Here’s a calming electronic-orchestral neo-romantic album which some readers may care to explore in the hectic run-up to Christmas and the New Year, London Overgrown by John Foxx (2015, 52 mins). It’s one of his best ambients, and is free in full and ad-free via an ordered YouTube playlist.
Foxx is solo and purely instrumental here and he revisits the mood — though not the rapid electro-pulses and singing — of his early classic post-Ultravox album The Garden. Those who know Eno’s best ambient and the instrumentals on early albums — such as Before and After Science and Another Green World — may hear small homages and nods to the master on several tracks in the first half of the album. In the second half it becomes even more eerily becalmed and frankly almost dull in places, but in a rather British ‘sublimely beautifully decay’ way. The album has a rather downbeat trailing-off ending, and some listeners may like to segway the final track into something similar but a bit more upbeat from Foxx, perhaps suggesting a return or awakening from dreamland wanderings.
* Foxx’s sleevenotes for London Overgrown.
* Some booklet pictures for London Overgrown.
* My anthology London Reimagined: an anthology of visions of the future city, which you may care to dip into while listening.
* Amazon download for London Overgrown, with better quality audio than on YouTube.
The album’s cover suggest the post-apocalyptic, something I’m not a great fan of. Though this isn’t part of the tiresomely relentless wave of post-apocalyptic science-fiction. In which an old-school genre wild west story gets retooled with a thin sci-fi veneer, punky haircuts and some sub-Riddley Walker slang, and an uber-violent gang of Bad Men who menace a peaceful enclave of tofu-knitting eco-hippies. Similarly I have little time for the escapist neo-primitivist future-fantasies of ‘total re-wilding’, to be found among both the anarchist eco-left and in certain theoretical grouplets of the continental far-right, and which sometimes also feed into science-fiction.
But in the case of Foxx’s London Overgrown album we have something different, I think, and with different intellectual roots. His is a poetic idea of wandering, walking in an abandoned and partially overgrown empty city, taking in the sublime sunset vistas and pondering the garden-clad architecture of a lost civilisation. Psychogeography, if you like, but without the tired old leftist politics it’s often been freighted with by the London school.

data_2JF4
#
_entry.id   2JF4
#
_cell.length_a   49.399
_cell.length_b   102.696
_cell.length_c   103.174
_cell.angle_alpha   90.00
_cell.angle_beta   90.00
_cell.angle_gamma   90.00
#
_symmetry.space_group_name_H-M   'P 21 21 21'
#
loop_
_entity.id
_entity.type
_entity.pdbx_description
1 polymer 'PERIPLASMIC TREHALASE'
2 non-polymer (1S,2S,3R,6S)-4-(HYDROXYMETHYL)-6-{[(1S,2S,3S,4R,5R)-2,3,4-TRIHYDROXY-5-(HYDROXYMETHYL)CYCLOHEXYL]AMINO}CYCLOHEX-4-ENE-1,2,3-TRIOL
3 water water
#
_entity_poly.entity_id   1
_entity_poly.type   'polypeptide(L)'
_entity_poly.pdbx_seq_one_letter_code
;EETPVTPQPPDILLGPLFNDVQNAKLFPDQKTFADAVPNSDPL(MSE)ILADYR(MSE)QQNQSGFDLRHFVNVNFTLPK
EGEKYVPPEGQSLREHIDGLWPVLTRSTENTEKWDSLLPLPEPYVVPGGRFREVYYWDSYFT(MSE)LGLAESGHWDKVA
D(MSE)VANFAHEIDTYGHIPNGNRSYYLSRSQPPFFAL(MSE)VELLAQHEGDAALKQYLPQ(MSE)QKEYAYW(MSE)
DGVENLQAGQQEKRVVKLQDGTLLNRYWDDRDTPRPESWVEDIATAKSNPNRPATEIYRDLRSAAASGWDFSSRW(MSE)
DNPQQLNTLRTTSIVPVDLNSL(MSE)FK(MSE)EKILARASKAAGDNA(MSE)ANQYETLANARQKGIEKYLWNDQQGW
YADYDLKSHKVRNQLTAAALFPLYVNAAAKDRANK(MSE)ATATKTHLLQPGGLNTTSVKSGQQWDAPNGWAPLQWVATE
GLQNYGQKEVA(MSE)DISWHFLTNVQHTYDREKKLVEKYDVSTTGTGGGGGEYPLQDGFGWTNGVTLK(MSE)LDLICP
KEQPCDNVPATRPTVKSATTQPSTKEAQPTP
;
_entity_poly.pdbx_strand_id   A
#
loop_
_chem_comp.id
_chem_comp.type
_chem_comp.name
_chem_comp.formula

Such exploration was of course a theme that Lovecraft explored in both his night-walks and his fiction, and he did so on the back of the many very real archaeological discoveries of ruined cities in the 1870s-1930s — think, for instance, of his Nameless City, Mountains of Madness, Kadath, and other works. Lovecraft would have made a fine pith-helmeted archaeological explorer, I think, had his constitution been more robust. He would have revelled in the heat involved in somewhere like Mexico, then the ‘hot ticket’ to career success for Americans such as his friend Barlow. Still, at least he paced the ancient cities in his imagination and dreams, to our great benefit.
Thus, though Foxx’s album cover montage of St. Paul’s dome implies that the album is a projection into ‘a future ruined’, it seems to me more of a nostalgic recovery in music of a Richard Jefferies (Wild England) / H.G. Wells (Time Machine) vision of an overgrown London. Foxx’s album arises from the poetic response to the real ruined cities that were encountered in the days of Empire. In which explorers entered the silent empty ruins of great cities unseen for great ages, and there pondered and wove poetry on the inevitable fading away of all Empires. As such the album seems an echo of a real lived moment in cultural time, rather than a future-fantasy.
As Foxx states in his sleeve-notes, his music also evokes another more recent reality — the way he’s lived through something comparable, namely the 1974-2014 de-industrialisation and restoration of those parts of our English landscapes that had been made primarily by the industries of steel, coal, and heavy manufacturing. Restoration sometimes by heroic but unsung human reclamation works, sometimes by natural over-growing aided by the carbon-fertilisation effect, often a bit of both. Again, this has been a lived reality, as cities such as Stoke-on-Trent — once the most polluted in Europe — really have changed over 40 years from industrial wasteland to relative verdancy. And done so at such a slow pace that the mental preconceptions of their car-driving residents (who usually only see the place from a few routinely-travelled grotty main roads) have yet to catch up with the changed realities and newly verdant terrains which lie behind the houses and the tawdry store-fronts. To coin a psychogeographic phrase: “Behind the storefront, the forest!”